On November 13 and 14, 2009, the Foundation for Care Management and WorldLink Medical sponsored the Third Annual Symposium on GI Detoxification: Probiotics, Enzymes, and Complementary Agents. The symposium was organized and supported in part by Klaire Labs, a division of ProThera Inc. An international faculty reviewed the important facets of gastrointestinal (GI) detoxification and elucidated current hypotheses and research on the mechanisms of action and use of probiotics, prebiotics, enzymes, and various complementary agents to enhance and promote healthful GI detoxification. The symposium was moderated by Dr. Lonnie Bristow, a noted California internist, member of the Institute of Medicine, and the first African-American president of the American Medical Association.
Dr. Walter Crinnion, professor of environmental medicine at Southwest College of Naturopathic Medicine, delivered a highly informative overview of GI detoxification and review of phase I and phase II detoxification. He noted that phase I detoxification can actually render toxins more noxious and generate reactive oxygen species and hydroxyl radicals. Crinnion observed that phase I detoxification relies on an intact cytochrome P450 system and depends on magnesium, copper, vitamin A, thiamine, and riboflavin for proper function. He set forth the essential role played by glutathione in detoxification and outlined nutritional interventions that increase glutathione levels and glutathione S-transferase activity such as intake of curcumin, green tea, rosemary, and sulforaphane-containing vegetables. Crinnion concluded with dietary interventions that included rice bran fiber, chlorophyll-containing foods, and matcha green tea to promote gut excretion of fat-soluble toxins.
Dr. Sabrina Peterson, assistant professor of foods and health at the University of Minnesota and authority on phytochemical induction of CYP1A2 and its implications for carcinogenesis, delivered a lucid overview of the biotransformation of various ingested procarcinogens to carcinogens and how this could alter somatic DNA leading to cancer. Peterson communicated the complexity of the system, emphasizing that any one receptor may have multiple ligands, each pathway may be modulated by multiple genes, and each gene may be coregulated by multiple pathways. She presented her clinical research on the effect of cruciferous vegetable intake in subjects with genetic polymorphisms in the cytochrome P450 system. She concluded that diet can both induce and inhibit biotransformation; and while our understanding is very incomplete, diet has great potential for enhancing detoxification and reducing cancer risk.
Dr. Stephanie Cave, a family practitioner in Baton Rouge, Louisiana, and internationally recognized authority on the role of heavy metals and vaccinations in autism spectrum disorders and other illnesses, spoke on the role of detoxification in the management of autism. She presented data documenting the growing epidemic of autism and its complex pathogenesis involving the interaction of genetic predilections with environmental toxins such as heavy metals, pesticides, petrochemicals, and food additives. Cave outlined research documenting that children on the spectrum tend to have lower levels of methionine, S-adenosylmethionine, and total glutathionine; have impaired methylation capacity, and are at increased risk of oxidative stress. She reviewed her approach to treating autism through case studies. Her clinical strategy consists of removing offending dietary allergens; eliminating gastrointestinal pathogens; instituting a gluten-free, casein-free diet; and using dietary enzymes and probiotics to restore normal gut microbiota. She enhances gut repair with the use of soluble fiber, demulcents, omega-3 and -6 fatty acids, and glutamine. She uses a variety of botanicals in her practice to promote healing including curcumin, ginger, and quercetin. When it is clinically indicated, Cave prescribes chelating agents for toxic metal detoxification.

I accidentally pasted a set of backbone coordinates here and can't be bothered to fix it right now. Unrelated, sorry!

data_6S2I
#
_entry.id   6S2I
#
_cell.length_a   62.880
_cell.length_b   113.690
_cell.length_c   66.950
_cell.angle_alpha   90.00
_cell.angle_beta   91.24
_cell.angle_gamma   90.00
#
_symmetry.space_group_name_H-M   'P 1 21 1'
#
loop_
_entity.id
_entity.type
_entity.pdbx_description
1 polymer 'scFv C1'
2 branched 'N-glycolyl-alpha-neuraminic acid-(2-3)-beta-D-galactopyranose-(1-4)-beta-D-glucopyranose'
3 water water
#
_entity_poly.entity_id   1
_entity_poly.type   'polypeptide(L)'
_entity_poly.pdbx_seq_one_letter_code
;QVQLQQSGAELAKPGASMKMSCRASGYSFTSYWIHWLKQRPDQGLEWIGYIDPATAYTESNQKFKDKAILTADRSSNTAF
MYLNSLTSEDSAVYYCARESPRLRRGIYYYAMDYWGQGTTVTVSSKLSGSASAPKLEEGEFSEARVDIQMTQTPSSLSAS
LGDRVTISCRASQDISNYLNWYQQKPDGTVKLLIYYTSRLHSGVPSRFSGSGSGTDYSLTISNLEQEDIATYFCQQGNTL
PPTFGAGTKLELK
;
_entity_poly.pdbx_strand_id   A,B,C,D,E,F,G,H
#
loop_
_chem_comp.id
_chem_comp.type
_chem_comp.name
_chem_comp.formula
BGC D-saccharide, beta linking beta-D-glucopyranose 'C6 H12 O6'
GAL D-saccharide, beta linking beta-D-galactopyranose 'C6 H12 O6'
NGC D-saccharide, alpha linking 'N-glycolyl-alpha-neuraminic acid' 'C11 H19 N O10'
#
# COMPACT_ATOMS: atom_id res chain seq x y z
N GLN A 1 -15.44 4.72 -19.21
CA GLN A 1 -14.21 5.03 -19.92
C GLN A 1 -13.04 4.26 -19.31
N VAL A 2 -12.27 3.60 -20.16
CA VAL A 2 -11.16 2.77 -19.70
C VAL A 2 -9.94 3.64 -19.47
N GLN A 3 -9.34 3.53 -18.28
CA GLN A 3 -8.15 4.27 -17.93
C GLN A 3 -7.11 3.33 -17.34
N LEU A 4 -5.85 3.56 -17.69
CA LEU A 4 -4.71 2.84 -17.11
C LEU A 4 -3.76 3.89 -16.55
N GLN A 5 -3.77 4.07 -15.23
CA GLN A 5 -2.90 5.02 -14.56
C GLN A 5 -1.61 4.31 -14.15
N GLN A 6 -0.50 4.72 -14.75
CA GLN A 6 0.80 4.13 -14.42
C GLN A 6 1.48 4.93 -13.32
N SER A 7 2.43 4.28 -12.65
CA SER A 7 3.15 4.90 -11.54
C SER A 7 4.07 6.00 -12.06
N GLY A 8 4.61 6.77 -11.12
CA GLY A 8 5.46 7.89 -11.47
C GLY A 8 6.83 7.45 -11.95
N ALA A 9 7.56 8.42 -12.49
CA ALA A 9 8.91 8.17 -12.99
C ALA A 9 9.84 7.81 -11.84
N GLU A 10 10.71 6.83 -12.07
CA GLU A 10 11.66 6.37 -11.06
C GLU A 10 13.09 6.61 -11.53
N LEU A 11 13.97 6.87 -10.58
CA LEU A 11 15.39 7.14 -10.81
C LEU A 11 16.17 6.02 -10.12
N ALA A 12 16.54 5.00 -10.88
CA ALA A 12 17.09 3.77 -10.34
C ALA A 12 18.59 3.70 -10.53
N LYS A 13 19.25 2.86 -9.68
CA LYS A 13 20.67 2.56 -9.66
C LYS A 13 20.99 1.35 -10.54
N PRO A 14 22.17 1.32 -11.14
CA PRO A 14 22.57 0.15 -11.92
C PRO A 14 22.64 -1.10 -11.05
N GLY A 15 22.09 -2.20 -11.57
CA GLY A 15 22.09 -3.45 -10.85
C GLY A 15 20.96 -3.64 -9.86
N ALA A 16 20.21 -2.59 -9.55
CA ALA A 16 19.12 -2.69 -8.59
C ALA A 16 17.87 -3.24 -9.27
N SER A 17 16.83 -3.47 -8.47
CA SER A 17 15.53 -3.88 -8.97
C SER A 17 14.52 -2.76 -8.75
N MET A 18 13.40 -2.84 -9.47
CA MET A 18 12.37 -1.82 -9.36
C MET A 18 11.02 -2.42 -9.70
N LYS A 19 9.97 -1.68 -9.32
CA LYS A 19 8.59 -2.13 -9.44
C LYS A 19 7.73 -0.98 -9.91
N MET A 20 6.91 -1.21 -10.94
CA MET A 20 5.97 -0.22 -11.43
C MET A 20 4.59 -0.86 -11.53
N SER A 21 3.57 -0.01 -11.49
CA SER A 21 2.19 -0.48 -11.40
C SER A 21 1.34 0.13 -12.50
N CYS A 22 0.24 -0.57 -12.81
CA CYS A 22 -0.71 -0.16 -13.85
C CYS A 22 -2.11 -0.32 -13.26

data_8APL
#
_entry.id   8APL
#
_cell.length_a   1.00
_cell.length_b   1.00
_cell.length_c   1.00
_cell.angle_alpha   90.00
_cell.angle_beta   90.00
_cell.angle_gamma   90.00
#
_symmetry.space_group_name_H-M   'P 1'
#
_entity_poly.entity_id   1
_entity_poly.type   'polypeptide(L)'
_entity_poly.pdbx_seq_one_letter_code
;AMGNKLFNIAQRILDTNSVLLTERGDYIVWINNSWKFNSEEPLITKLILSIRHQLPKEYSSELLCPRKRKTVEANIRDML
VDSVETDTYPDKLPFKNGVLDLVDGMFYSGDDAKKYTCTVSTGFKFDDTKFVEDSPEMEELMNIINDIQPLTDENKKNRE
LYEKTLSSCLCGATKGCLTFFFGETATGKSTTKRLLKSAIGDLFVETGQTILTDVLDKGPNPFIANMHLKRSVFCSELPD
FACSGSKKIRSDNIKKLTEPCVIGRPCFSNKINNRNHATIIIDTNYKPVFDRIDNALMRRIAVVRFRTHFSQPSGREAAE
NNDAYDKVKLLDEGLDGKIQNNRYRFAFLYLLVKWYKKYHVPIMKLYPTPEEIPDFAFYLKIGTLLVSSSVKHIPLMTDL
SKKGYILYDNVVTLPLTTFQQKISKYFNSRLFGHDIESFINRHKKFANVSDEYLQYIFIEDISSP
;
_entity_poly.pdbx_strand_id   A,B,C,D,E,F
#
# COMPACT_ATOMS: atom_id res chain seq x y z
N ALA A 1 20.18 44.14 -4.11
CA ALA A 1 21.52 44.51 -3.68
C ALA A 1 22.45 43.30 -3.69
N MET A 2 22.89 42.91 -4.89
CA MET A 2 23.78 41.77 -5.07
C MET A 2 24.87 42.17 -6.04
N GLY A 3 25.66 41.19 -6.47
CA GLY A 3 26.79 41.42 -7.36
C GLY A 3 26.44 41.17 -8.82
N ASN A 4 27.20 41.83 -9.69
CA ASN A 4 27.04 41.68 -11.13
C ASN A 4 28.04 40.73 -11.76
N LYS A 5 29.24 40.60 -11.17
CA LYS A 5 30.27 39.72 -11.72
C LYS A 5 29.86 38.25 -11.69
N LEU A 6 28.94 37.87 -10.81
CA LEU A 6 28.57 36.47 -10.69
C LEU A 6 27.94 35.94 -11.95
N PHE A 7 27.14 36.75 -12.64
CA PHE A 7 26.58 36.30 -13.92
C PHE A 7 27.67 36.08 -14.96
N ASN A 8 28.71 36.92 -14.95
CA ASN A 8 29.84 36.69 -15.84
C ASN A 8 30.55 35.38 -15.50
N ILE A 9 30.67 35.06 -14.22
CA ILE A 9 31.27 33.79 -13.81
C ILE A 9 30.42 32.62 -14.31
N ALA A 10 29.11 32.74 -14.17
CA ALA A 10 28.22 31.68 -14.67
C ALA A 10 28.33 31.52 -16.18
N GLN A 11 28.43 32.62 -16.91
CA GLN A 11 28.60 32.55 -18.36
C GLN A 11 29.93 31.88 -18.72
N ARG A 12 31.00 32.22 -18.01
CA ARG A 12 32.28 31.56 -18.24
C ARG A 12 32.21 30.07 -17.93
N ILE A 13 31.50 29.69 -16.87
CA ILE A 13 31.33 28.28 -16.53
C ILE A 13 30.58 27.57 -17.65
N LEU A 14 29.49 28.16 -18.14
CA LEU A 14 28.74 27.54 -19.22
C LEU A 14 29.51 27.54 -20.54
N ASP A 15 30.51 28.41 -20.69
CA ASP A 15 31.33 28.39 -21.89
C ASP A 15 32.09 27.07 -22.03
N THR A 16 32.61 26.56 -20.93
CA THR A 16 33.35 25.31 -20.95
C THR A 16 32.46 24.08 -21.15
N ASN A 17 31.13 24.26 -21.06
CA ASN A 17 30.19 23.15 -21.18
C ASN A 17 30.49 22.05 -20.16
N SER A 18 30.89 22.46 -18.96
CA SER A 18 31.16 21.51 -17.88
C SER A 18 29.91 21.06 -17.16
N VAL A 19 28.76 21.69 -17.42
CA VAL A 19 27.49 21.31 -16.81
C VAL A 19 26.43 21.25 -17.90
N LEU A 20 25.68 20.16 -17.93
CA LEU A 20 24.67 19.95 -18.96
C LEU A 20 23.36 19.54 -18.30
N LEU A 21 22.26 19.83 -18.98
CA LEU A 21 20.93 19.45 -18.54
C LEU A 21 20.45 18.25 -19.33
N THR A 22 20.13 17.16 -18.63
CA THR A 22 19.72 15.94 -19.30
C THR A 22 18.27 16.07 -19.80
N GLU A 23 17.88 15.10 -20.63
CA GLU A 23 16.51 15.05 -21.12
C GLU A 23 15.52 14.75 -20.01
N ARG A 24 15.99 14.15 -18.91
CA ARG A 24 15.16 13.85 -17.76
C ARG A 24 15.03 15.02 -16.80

Dr. Fandi Ibrahim from the University of Turku, Finland, concluded the first day of the symposium with a presentation of his research on the use of probiotics to facilitate the elimination of lead and cadmium from the body. Ibrahim presented his current research on probiotics and cadmium. He selected cadmium because it is ubiquitous in food, sometimes in very high concentrations. Cadmium is carcinogenic and nephrotoxic, with a disproportionate toxic impact on children and the elderly. Ibrahim stated that his laboratory has screened about 20 probiotic strains for the ability to bind cadmium, lead, and arsenic. He has found the best results with Lactobacillus rhamnosus and Proprionibacterium freudenreichii spp. shermanii JS. His research has found that probiotics can bind and sequester cadmium in vitro and that probiotics may have a role in the prevention and treatment of toxicity due to toxic metals.